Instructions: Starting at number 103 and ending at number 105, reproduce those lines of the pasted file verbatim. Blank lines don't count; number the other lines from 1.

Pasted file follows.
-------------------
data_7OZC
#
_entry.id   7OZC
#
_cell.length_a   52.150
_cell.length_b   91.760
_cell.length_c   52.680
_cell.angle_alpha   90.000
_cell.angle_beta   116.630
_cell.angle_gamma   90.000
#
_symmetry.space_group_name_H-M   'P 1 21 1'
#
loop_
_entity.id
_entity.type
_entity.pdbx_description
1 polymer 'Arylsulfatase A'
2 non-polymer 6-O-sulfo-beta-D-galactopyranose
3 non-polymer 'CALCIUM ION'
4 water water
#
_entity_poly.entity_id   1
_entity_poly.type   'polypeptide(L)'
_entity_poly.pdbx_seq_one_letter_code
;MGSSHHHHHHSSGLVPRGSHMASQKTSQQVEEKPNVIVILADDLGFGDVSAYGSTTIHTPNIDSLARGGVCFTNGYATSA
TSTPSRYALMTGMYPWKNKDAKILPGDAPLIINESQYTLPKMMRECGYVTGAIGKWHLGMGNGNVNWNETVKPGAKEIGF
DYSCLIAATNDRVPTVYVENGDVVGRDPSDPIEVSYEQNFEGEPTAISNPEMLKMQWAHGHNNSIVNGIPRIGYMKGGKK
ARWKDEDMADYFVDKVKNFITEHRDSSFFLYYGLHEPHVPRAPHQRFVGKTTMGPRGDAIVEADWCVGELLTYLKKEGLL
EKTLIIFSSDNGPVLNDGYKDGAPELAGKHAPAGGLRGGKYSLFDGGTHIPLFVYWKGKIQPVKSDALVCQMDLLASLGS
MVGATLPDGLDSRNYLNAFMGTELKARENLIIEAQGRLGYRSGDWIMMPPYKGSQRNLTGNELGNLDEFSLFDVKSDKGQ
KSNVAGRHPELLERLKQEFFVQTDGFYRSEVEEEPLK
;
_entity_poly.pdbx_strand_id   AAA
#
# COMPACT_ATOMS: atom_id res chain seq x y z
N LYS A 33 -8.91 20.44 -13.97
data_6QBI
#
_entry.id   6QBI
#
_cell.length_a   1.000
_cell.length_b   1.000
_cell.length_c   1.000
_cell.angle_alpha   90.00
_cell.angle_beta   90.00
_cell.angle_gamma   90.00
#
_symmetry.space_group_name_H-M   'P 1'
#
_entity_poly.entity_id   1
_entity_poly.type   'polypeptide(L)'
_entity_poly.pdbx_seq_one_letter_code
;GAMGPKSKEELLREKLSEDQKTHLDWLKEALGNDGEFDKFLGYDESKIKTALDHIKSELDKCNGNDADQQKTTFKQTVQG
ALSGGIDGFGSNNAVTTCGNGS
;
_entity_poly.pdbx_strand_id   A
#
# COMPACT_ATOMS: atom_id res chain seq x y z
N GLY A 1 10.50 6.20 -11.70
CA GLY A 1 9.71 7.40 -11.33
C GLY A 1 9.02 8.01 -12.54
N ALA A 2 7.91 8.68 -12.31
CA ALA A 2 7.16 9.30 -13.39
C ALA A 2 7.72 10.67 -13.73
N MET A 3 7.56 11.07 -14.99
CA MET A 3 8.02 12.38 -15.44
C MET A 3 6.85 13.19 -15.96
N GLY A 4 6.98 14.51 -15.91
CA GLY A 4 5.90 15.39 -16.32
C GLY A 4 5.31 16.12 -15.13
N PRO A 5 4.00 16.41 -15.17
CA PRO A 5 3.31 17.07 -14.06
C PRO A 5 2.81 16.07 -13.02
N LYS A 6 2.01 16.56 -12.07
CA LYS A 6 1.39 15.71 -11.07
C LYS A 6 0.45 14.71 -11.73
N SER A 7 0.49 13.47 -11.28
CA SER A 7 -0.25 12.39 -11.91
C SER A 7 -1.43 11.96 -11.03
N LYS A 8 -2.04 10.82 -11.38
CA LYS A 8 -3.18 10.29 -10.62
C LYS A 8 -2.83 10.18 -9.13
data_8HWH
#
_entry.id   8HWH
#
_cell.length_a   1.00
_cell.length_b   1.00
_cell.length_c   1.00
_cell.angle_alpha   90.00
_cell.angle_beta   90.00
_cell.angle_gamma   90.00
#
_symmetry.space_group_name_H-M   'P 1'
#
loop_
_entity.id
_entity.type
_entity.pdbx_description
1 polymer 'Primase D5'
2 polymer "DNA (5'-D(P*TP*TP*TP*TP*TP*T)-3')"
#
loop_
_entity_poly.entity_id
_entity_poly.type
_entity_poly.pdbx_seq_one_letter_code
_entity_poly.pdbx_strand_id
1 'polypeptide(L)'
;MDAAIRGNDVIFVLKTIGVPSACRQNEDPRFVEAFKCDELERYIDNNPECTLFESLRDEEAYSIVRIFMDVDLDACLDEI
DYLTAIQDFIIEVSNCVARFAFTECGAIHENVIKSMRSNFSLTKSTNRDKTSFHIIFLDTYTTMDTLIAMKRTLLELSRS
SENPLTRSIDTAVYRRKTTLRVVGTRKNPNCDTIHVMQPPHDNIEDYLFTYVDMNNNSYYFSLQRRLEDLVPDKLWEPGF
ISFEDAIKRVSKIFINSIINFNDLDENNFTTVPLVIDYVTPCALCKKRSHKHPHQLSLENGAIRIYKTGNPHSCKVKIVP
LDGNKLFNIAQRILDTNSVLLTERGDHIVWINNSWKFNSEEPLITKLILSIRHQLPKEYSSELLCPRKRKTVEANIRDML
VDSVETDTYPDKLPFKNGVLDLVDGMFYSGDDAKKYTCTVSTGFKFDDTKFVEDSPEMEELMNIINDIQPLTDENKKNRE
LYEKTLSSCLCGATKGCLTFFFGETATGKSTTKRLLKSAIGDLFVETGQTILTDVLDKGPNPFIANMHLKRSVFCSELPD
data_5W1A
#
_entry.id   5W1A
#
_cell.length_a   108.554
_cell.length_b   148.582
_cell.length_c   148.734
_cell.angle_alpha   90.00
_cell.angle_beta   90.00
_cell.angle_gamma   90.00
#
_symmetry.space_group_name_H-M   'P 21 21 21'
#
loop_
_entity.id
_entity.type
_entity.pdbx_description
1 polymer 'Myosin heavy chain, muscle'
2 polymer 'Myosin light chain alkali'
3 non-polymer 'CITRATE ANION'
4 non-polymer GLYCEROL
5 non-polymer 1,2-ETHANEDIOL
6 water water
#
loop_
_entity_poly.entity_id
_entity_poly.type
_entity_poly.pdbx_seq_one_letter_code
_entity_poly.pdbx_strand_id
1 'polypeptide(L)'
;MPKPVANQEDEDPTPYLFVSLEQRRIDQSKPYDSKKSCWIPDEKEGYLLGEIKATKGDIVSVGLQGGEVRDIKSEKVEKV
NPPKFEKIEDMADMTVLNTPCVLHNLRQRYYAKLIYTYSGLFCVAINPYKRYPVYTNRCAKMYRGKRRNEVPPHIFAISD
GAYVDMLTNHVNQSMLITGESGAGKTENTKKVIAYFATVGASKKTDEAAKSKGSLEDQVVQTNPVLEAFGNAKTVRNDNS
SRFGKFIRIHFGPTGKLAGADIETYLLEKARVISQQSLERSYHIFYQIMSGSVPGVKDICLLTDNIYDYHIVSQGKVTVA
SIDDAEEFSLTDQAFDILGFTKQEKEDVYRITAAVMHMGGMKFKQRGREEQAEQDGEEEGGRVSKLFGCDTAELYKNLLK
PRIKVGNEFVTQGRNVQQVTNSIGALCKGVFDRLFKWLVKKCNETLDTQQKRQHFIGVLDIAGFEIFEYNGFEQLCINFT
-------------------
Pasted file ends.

#
loop_
_entity_poly.entity_id